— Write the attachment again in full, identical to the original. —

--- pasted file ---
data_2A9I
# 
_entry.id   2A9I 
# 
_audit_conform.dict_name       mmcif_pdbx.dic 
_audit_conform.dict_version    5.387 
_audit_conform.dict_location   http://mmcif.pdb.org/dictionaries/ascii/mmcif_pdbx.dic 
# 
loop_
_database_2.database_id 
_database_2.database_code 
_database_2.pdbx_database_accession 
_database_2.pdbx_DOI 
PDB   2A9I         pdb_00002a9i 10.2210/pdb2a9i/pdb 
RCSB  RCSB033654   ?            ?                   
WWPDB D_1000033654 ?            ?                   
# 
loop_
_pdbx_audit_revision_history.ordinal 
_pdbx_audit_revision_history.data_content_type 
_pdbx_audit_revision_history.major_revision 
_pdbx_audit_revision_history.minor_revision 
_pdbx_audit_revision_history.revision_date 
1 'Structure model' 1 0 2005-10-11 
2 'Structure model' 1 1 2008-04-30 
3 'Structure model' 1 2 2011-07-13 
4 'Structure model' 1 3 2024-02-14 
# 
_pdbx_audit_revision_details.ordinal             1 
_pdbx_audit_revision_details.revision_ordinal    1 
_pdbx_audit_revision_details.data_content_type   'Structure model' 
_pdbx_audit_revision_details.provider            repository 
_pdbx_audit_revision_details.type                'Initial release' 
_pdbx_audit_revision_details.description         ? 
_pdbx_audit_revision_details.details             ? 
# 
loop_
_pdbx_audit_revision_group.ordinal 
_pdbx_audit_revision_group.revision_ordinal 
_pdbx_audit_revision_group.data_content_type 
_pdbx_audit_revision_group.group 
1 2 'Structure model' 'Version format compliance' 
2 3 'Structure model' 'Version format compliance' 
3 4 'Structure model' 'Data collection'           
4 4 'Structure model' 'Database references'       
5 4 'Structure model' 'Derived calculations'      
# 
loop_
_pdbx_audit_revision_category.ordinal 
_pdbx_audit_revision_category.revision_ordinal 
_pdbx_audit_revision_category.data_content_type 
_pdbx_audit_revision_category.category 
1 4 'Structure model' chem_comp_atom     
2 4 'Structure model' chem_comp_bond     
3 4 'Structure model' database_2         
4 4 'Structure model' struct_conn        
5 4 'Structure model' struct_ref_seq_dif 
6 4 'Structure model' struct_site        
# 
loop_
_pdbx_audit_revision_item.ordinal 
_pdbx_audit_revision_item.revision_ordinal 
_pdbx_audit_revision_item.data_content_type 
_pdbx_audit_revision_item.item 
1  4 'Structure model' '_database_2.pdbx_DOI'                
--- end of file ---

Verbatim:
data_2A9I
# 
_entry.id   2A9I 
# 
_audit_conform.dict_name       mmcif_pdbx.dic 
_audit_conform.dict_version    5.387 
_audit_conform.dict_location   http://mmcif.pdb.org/dictionaries/ascii/mmcif_pdbx.dic 
# 
loop_
_database_2.database_id 
_database_2.database_code 
_database_2.pdbx_database_accession 
_database_2.pdbx_DOI 
PDB   2A9I         pdb_00002a9i 10.2210/pdb2a9i/pdb 
RCSB  RCSB033654   ?            ?                   
WWPDB D_1000033654 ?            ?                   
# 
loop_
_pdbx_audit_revision_history.ordinal 
_pdbx_audit_revision_history.data_content_type 
_pdbx_audit_revision_history.major_revision 
_pdbx_audit_revision_history.minor_revision 
_pdbx_audit_revision_history.revision_date 
1 'Structure model' 1 0 2005-10-11 
2 'Structure model' 1 1 2008-04-30 
3 'Structure model' 1 2 2011-07-13 
4 'Structure model' 1 3 2024-02-14 
# 
_pdbx_audit_revision_details.ordinal             1 
_pdbx_audit_revision_details.revision_ordinal    1 
_pdbx_audit_revision_details.data_content_type   'Structure model' 
_pdbx_audit_revision_details.provider            repository 
_pdbx_audit_revision_details.type                'Initial release' 
_pdbx_audit_revision_details.description         ? 
_pdbx_audit_revision_details.details             ? 
# 
loop_
_pdbx_audit_revision_group.ordinal 
_pdbx_audit_revision_group.revision_ordinal 
_pdbx_audit_revision_group.data_content_type 
_pdbx_audit_revision_group.group 
1 2 'Structure model' 'Version format compliance' 
2 3 'Structure model' 'Version format compliance' 
3 4 'Structure model' 'Data collection'           
4 4 'Structure model' 'Database references'       
5 4 'Structure model' 'Derived calculations'      
# 
loop_
_pdbx_audit_revision_category.ordinal 
_pdbx_audit_revision_category.revision_ordinal 
_pdbx_audit_revision_category.data_content_type 
_pdbx_audit_revision_category.category 
1 4 'Structure model' chem_comp_atom     
2 4 'Structure model' chem_comp_bond     
3 4 'Structure model' database_2         
4 4 'Structure model' struct_conn        
5 4 'Structure model' struct_ref_seq_dif 
6 4 'Structure model' struct_site        
# 
loop_
_pdbx_audit_revision_item.ordinal 
_pdbx_audit_revision_item.revision_ordinal 
_pdbx_audit_revision_item.data_content_type 
_pdbx_audit_revision_item.item 
1  4 'Structure model' '_database_2.pdbx_DOI'                